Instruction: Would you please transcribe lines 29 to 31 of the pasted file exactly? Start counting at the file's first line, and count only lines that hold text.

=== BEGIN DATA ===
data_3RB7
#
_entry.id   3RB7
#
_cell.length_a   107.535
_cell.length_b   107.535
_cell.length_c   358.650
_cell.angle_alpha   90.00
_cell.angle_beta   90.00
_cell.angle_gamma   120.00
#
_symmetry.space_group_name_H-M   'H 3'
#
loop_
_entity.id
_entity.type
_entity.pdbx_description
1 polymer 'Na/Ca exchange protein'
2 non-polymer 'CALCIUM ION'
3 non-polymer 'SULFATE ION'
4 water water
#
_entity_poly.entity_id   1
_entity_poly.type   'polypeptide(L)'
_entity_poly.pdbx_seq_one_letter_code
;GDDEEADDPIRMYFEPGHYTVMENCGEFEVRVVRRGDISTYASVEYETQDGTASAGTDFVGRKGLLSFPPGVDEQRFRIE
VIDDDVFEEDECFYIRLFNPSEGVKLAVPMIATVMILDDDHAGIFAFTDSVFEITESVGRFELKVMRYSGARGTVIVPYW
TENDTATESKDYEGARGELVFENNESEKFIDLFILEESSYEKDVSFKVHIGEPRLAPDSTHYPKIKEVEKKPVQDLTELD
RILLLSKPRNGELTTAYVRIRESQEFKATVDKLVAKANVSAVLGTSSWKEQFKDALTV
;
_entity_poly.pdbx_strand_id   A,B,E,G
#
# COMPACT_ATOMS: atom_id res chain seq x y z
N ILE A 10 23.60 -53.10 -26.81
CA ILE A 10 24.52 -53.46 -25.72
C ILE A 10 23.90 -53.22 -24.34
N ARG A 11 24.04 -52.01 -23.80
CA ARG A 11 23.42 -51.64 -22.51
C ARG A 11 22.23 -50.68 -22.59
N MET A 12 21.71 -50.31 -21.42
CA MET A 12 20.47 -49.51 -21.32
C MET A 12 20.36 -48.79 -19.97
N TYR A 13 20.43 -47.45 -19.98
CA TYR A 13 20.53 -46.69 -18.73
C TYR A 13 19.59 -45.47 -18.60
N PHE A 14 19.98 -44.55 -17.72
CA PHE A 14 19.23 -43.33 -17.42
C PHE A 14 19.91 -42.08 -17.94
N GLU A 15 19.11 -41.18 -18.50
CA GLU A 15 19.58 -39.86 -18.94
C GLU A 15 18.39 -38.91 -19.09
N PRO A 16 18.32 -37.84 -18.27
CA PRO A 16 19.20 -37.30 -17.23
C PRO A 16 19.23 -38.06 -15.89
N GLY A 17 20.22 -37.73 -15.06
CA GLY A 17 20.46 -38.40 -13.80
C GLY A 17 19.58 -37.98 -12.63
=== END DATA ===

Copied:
RILLLSKPRNGELTTAYVRIRESQEFKATVDKLVAKANVSAVLGTSSWKEQFKDALTV
;
_entity_poly.pdbx_strand_id   A,B,E,G